OK. Here’s the deal. I never wanted this blog to include bits and pieces of The Narrow Way manuscript. For one thing, I really hoped the darn book would be published by now and you would all have copies beginning their long lives of gathering dust on bookshelves across the country (Bookshelves? What are those?). For the other, it’s just plain lazy blogging.
But the thing is, I have been so frickin’ busy lately that I haven’t had time for any writing besides the novel I’m working on (first draft is now finished!) and helping with the remodel of Anyen Rinpoche’s Dharma center in Denver.
That all being said, I still feel horribly guilty (thank you St. Mary’s Catholic School) for not posting more regularly. So mostly for my own conscience, but hopefully also for your reading pleasure, I’m putting up this little preview of “the-soon-to-be-published-by-someone-anyone-please-memoir” that will, no doubt, change the world:
Be islands unto yourselves, refuges unto yourselves, seeking no external refuges, with the Dharma as your island, the Dharma as your refuge. ~ The Buddha
It is before Tushita, before retreat, and I am going to see the Dalai Lama. I am going to become a Buddhist. I just don’t know this yet.
The bus that will take me there is an hour late. Plenty of time to stare, dumfounded and open-mouthed, into the face of India as I wait by the side of the road. I am clutching a sweaty bus ticket while she stares back at me, unblinking and unashamed, with a hundred thousand expressions to fit a hundred thousand moods. She is the young leper girl without a nose in bright blue sari begging for rupees while she dances and twirls to tabla beats. She is the prostitute leading the young man into the abandoned, graffiti covered shack across the street. She is the cars, auto-rickshaws and motorcycles screaming endlessly by. She is the three legged dog covered in mange darting through the traffic.
This is not the face of India that I had expected or imagined. She is not draped in colorful silk or anointed with perfume. She is not sitting in the lotus posture chanting Om. There are no serenading sitars, no wafting clouds of curry and incense billowing around her and it is hard not to judge.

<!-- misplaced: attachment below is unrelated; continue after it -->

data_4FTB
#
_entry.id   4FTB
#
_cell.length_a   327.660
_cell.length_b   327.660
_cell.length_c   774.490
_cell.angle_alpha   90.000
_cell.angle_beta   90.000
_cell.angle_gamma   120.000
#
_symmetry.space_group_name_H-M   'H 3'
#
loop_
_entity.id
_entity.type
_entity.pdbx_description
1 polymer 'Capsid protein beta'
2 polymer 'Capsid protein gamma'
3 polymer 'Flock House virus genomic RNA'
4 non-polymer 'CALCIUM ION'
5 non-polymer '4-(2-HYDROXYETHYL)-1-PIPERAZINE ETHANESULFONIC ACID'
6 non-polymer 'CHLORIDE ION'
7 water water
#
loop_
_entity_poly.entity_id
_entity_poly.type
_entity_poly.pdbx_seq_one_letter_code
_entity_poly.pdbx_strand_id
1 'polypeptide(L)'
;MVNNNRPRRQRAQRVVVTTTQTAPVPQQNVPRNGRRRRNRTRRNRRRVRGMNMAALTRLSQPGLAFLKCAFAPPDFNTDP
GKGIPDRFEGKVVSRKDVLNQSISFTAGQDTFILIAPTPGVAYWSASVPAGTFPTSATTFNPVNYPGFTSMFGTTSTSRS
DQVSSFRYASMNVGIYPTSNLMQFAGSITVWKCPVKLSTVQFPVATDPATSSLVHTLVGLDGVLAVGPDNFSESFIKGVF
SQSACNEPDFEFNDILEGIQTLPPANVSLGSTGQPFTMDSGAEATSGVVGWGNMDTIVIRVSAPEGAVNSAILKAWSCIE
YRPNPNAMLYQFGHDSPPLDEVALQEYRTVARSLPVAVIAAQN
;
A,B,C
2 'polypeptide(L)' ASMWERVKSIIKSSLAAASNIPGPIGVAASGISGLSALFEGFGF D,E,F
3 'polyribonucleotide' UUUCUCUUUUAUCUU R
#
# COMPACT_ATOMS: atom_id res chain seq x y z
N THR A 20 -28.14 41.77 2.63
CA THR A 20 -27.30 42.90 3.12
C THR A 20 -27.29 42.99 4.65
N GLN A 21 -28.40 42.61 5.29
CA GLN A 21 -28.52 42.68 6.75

I watch as the shadows on her face lengthen and darken in the gathering dusk until the bus finally arrives. A young bus wallah leans out the door, collects the gaggle of westerners heading to Dharamsala and points us urgently to our seats. They call this the Deluxe Bus but as I look around I have to wonder at the name. Maybe they mean the air-conditioning system, a series of ancient fans hanging from the ceiling, all caked with dust, their frayed electric wires running off to no-where. Or maybe it’s the thin membrane of rotting yellow foam on the hard plastic seats that barely softens the blows to my tailbone as we lurch into the night.
I do not sleep as we barrel down the mad Indian highway all through the night. Instead, I gaze out at the wild, weaving traffic and strain to pick out the melody in the crazy tune of a billion honking horns. I endure parched mouth and swollen tongue as I imagine the five days of teachings to come. What will he be like, His Holiness, this simple monk, this Buddha in the flesh? Will I be blinded by the sight of him or will my heart just explode?
At five a.m. my head stops rattling against the window. Flat tire. I rejoice at the chance to close my eyes and dream, even if it means being stranded here in the middle of nowhere. But the driver and his helpers have done this a thousand times before on this broken old bus, on this deserted road. They change tire, wheel, axle, engine and all like a pit stop crew and too soon we are off again, up, up into the foothills of the Himalaya.
The sun is rising now and I stare out the window through bloodshot eyes. Green hills roll up into the morning mist. Concrete block homes plastered with billboard ads for Epson, Cannon, Castrol, Kodak and Coca-Cola give way to thatched roofed houses with buffalo tethered in front yard gardens.
The bus crawls up the mountain now, a gasping old mare, her tired heart straining, sputtering and groaning through switchbacks and hairpin turns. We cross gushing streams swollen from monsoon rains and the brakes hiss and steam in the freezing water. I think we are not going to make it, that we are going to tumble back down the mountain to a bloody and mangled end.